About two-thirds of the starving are thought to be unreachable due to the presence of Al-Shabab, a theocratic party of God that is now launching a strategy of mass killing by starvation; starving people to death in the name of religion. (Note how much easier it is to kill innocent people when you believe you have God on your side, as the third and final segment of this article will further show). Previous famines also had political as well as natural causes, notably in Ireland, where the British government initiated a policy of negligence as part of its then Empire wasted and fled, but Al-Shabab has exceeded that level of callousness by actually becoming an agent in bringing about famine. While Western donors give aid, as well they should, they ought to know that without dealing with the political and religious problems that have exacerbated or caused this present famine, they will be asked to give more again when the next one comes around, as it inevitably will. The West may want to help Somalia and Africa, but it can’t do so without learning about it. The traditionally great powers have no further use for the continent. It can be left to rot and crash.

A final thought; during all your years of education, from pre-school through to third level, how much time was spent in the classroom or lecture theatre on African matters, save for the imperial scramble of the late nineteenth century? Answer: probably none.


Media coverage of the Utoya massacre in Norway is now four days hence, but few outlets and commentators are addressing one of the most unpalatable truths – Anders Behring Breivik is a Christian and a very conservative one at that. For Christians to disown him is moral cowardice and reveals a glaring double standard: if the 9/11 hijackers represent, at least in some part, a strand of Islam, then why does Mr Breivik not represent Christianity in some form?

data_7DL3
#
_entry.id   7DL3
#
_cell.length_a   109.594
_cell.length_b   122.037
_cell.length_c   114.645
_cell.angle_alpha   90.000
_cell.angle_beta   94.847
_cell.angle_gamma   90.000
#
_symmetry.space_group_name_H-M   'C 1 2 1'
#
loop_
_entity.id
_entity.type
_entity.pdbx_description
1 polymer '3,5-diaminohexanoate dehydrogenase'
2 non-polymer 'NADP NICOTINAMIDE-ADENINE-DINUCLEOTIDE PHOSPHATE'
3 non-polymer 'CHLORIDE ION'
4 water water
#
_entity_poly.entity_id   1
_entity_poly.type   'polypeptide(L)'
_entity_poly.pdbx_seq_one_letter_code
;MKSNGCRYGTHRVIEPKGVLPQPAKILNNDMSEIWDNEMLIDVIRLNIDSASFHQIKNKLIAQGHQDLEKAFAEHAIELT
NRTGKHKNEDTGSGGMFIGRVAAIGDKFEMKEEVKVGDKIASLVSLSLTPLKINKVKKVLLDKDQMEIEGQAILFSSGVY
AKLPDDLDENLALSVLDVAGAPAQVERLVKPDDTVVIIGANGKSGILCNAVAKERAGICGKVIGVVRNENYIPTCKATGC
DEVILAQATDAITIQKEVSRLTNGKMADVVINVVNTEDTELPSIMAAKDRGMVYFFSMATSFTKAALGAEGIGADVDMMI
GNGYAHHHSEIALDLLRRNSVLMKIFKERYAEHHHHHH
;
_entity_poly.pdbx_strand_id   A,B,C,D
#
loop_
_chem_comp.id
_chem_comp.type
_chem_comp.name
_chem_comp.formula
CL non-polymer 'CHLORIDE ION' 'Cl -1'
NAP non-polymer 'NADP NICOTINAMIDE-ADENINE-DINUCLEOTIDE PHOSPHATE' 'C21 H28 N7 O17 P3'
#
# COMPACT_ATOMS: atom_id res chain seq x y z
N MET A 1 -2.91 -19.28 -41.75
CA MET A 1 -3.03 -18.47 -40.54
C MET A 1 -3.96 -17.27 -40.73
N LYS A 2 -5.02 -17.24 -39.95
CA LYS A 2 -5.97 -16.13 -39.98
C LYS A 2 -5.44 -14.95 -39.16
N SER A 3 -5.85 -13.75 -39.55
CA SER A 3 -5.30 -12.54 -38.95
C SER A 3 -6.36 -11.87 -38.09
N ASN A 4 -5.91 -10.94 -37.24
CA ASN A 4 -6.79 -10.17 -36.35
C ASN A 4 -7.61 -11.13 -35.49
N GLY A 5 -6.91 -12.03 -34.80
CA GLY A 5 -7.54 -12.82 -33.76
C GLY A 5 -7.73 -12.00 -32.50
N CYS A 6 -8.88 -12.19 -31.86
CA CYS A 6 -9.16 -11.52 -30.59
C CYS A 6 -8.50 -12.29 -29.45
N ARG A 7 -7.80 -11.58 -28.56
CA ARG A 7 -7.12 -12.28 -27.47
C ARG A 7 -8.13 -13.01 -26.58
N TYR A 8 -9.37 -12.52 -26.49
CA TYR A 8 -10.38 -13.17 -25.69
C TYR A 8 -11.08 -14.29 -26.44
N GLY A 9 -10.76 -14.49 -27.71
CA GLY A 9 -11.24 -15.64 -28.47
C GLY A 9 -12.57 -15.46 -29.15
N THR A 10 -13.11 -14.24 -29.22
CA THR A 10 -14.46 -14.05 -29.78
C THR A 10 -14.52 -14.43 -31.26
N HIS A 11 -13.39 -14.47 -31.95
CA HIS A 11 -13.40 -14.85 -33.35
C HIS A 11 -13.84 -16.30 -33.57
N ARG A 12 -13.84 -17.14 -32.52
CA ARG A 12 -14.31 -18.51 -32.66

It is clear from police and eyewitness statements given by survivors of the ordeal that Mr Breivik would not have stopped shooting at unarmed adolescents with the intention of killing them until police arrived on the island. He would have killed 3,000 people, given the opportunity. Why can it be said, as it has been repeatedly, that Mr Breivik is not a Christian, yet the 9/11 hijackers and their ilk are not only representative of a certain type of Islam – the fundamentalist fascistic type – but representative of Islam as a whole?

A final thought; if Mr Breivik has accepted Jesus Christ as his Lord and Saviour, do Christians by and large believe that he will go to heaven regardless of his actions on Earth? I often think it’s a pity there isn’t a hell for people like him to go to.

Given the events of the past week, it is clear that one of the defining arguments of the twenty-first century will be between secularism and the separation of church and state on the one hand and theocracy and fanaticism on the other. One should never miss an opportunity to celebrate the Enlightenment and admonish those who believe that they may do as they wish because a deity commanded them to do so. That is the solace that we may take from the events of the past week.

The Women’s World Cup is Wonderful

July 15th, 2011

Look for the girl with the sun in her eyes and she’s gone.

In one of my favourite Simpsons scenes, Lisa is having her future told by a Native American. Her future husband, an over-the-top Hugh Grant-coiffured opulent Englishman, says in reference to Lisa’s position within the Simpson family, “you’re like a flower that grew out of a pot of dirt.” Lisa is the flower, her family the pot of dirt.